It was reported that Porcari had been sanctioned for "ongoing frivolous conduct and noncompliance with court orders," was "employed as an attorney in the Office of the City of Yonkers Corporation Counsel," and sanctioned for a "private practice matter."
Porcari, however, had been mistaken for his father, who shared the same name.
When Porcari filed suit to recover damages, the Westchester County Supreme Court denied Gannett 's request to dismiss the case, since the statements "tended to disparage [Porcari, Jr.] in his trade, business, or profession."
On appeal, the Appellate Division, Second Department, concluded that Porcari wasn't required to plead the remarks in question were "published with actual malice" as Porcari, a lawyer for the City of Yonkers, didn't qualify as a "public official." [According to the U.S. Supreme Court in the case of New York Times v. Sullivan, remarks made about "public officials" are given more latitude as the "public has an independent interest in the qualifications and performance" of those who hold such positions.]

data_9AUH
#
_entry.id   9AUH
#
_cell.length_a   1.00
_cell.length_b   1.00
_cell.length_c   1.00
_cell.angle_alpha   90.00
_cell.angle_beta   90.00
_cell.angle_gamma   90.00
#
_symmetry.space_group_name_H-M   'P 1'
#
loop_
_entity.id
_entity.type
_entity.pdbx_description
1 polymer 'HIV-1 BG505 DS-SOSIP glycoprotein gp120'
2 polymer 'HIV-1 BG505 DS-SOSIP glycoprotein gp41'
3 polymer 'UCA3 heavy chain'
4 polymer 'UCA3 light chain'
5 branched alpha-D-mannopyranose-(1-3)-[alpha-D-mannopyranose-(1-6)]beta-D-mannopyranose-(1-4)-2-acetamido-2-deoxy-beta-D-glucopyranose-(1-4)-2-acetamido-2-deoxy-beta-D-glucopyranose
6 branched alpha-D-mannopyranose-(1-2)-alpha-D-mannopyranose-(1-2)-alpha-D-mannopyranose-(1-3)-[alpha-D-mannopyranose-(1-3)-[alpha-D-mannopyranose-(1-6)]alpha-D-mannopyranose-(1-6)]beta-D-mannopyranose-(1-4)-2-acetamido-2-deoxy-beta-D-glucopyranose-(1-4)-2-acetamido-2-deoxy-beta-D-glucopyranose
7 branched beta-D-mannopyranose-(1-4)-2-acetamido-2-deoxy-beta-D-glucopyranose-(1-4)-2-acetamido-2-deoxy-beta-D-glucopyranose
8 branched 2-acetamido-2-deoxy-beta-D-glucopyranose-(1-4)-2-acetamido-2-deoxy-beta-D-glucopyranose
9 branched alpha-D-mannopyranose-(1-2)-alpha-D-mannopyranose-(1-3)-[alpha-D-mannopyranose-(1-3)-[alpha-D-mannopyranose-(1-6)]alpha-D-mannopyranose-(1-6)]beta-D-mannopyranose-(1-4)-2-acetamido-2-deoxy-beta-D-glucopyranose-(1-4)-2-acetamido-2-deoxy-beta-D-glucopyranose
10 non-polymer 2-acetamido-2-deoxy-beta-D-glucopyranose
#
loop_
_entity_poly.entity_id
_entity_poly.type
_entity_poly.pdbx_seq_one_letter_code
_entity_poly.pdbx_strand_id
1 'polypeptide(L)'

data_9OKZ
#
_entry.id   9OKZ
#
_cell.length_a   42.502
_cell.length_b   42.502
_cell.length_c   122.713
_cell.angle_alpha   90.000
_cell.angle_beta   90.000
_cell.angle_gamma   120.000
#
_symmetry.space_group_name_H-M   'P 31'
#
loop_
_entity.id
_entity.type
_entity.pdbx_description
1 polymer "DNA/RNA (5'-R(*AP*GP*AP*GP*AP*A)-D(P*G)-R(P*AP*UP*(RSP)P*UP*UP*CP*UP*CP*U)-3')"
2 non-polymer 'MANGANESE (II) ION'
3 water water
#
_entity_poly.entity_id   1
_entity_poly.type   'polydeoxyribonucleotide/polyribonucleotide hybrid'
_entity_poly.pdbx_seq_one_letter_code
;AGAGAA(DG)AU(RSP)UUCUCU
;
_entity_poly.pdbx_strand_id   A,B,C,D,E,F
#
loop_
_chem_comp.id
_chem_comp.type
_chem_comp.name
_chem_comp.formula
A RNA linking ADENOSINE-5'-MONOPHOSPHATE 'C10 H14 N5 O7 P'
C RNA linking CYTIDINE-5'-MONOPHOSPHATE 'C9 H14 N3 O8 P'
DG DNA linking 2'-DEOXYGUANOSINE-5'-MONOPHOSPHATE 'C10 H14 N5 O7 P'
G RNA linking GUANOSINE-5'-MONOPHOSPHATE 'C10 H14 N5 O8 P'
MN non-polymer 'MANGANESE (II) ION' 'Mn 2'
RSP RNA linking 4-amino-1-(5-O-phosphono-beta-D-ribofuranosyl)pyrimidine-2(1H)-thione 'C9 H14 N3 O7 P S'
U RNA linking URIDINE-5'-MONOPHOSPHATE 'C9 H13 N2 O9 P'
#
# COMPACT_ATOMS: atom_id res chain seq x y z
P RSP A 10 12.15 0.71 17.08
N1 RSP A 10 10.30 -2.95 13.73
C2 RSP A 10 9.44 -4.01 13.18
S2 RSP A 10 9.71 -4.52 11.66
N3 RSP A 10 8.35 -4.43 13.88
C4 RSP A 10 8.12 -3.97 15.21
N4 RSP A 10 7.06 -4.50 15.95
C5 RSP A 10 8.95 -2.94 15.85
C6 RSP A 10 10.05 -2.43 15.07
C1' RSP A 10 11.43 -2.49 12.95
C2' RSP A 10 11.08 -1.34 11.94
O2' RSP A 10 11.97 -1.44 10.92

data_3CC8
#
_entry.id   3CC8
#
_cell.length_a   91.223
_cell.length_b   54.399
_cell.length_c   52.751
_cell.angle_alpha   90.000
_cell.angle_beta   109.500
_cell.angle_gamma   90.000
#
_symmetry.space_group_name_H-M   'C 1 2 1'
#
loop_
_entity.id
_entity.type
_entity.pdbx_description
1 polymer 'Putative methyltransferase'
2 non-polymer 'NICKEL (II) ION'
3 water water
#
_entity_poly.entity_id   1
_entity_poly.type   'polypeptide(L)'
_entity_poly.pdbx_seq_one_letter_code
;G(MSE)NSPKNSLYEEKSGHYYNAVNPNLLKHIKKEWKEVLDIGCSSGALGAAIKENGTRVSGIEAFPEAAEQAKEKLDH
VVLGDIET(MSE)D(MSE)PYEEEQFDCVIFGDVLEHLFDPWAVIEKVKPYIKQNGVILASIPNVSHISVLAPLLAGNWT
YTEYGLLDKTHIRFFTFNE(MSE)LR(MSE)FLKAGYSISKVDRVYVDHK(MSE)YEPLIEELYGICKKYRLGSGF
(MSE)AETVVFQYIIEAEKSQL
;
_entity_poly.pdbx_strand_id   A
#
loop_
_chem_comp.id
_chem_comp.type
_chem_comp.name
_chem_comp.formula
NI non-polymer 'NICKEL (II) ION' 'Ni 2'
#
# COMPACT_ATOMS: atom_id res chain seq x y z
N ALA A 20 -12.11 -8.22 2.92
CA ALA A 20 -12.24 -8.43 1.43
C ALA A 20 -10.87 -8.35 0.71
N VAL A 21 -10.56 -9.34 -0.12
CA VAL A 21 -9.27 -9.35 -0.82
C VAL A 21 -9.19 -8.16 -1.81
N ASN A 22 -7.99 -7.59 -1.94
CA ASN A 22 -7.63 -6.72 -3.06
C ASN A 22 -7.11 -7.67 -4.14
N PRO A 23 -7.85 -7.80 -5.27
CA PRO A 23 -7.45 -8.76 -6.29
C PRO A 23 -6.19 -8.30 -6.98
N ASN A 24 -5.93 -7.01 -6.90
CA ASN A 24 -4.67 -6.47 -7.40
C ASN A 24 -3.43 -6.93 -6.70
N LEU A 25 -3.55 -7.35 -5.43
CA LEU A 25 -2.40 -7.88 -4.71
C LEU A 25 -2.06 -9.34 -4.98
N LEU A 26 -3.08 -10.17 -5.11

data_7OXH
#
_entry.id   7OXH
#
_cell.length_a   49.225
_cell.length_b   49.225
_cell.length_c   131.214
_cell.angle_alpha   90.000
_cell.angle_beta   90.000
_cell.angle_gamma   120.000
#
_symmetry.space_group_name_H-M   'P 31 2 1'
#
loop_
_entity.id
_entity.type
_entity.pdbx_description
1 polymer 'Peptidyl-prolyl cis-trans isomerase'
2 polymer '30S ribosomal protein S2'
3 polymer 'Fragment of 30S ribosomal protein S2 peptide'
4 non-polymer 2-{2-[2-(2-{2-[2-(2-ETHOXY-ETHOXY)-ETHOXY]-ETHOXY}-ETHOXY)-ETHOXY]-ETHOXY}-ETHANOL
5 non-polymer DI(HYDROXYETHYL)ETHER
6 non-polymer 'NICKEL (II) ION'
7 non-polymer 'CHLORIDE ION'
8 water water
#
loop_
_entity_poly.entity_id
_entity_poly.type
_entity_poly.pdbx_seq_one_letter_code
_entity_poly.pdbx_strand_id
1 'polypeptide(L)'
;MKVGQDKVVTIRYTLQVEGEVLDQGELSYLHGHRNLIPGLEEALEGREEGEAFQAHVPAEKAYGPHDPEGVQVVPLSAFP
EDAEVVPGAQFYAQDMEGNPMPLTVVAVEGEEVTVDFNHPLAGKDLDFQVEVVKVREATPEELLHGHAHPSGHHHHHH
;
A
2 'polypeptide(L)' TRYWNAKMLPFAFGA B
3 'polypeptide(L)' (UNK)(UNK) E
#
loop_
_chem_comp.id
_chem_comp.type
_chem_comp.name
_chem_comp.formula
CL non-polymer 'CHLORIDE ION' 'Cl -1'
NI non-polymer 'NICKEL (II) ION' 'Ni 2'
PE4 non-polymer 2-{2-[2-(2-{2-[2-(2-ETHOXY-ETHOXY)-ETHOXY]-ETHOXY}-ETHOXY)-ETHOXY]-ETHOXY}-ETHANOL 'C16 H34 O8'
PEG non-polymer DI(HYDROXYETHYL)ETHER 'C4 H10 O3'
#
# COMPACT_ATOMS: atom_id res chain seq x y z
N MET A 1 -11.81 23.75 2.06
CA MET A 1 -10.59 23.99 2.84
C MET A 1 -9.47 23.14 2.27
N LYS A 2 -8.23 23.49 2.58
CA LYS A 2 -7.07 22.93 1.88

As a "private person," Porcari only needed to establish the publisher "acted in a grossly irresponsible manner" by disseminating inaccurate information.
We're wondering what the Court of Appeals will publish about that.
To download a copy of the Appellate Division's decision, please use this link: Porcari v. Gannett Satellite Info. Network, Inc.